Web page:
Kyrene de la Colina Elementary School partnered with MCC's chapter of the Psi Beta Psychology National Honor Society to present components of the Heroic Imagination Project (HIP), a national program designed to inspire compassion.
More than 50 fifth-grade students, members of Colina’s Aerospace Club, received an orientation of the Bystander Effect, one element of the HIP, which reinforces the engagement process and helps develop a mindset that encourages willingness to act on behalf of others or in the defense of fairness and equality. Students were exposed to situations where people were in trouble or injured and no one came to help.
“Club members not only learn about aerospace but search and rescue and first aid. I thought the HIP would be perfect for them as they have the skills, they just need to know what may prevent them from taking action,” explained Mr. Arlen Sykes, a teacher at Kyrene de la Colina Elementary School and MCC Alumnus. “The program effectively demonstrated to students how one ‘right’ choice by one person can dramatically change a situation, someone’s life and our society as a whole – developing what the HIP calls a civic virtue of heroic action.”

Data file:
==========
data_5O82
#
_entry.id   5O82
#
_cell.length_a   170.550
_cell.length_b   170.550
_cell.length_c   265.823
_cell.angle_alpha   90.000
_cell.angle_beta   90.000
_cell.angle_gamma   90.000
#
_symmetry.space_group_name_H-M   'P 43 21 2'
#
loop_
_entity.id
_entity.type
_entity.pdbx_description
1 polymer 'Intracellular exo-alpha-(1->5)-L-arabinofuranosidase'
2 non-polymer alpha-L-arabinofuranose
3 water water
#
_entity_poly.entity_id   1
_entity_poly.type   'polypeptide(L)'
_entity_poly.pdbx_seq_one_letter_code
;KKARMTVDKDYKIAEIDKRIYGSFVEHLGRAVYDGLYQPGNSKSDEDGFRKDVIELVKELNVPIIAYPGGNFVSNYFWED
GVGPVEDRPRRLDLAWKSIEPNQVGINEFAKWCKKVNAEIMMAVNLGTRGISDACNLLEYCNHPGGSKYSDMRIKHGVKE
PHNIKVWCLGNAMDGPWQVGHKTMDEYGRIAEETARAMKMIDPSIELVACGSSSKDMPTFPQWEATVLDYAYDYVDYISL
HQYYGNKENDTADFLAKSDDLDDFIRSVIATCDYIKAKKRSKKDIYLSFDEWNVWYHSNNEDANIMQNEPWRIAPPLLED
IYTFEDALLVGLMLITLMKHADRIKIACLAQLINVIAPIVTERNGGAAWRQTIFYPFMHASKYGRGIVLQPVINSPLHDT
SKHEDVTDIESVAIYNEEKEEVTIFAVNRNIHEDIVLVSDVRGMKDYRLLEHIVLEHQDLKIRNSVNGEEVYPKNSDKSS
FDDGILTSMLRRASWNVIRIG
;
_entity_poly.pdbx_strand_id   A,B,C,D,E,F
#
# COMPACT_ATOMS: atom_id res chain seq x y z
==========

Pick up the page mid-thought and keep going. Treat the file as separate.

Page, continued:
“Social psychology tells us that, due to diffusion of responsibility, pluralistic ignorance, and fear of looking foolish, the more people there are around when someone needs help, the less likely it is that anyone will respond,” said Ann Ewing, MCC residential psychology faculty.
MCC Psi Beta chapter members, led by student leader Heather Smyth, presented on the Bystander Effect to hundreds on campus to MCC clubs and classes, and in the community to elementary and high school students.
“Our goal was and is to encourage and inspire people to compassionately reach out to their fellow man” said Heather Smyth, leader of MCC’s 2013-14 Psi Beta chapter.
As a college for its community, MCC students regularly conduct research and present findings both on campus and to community members Valley-wide.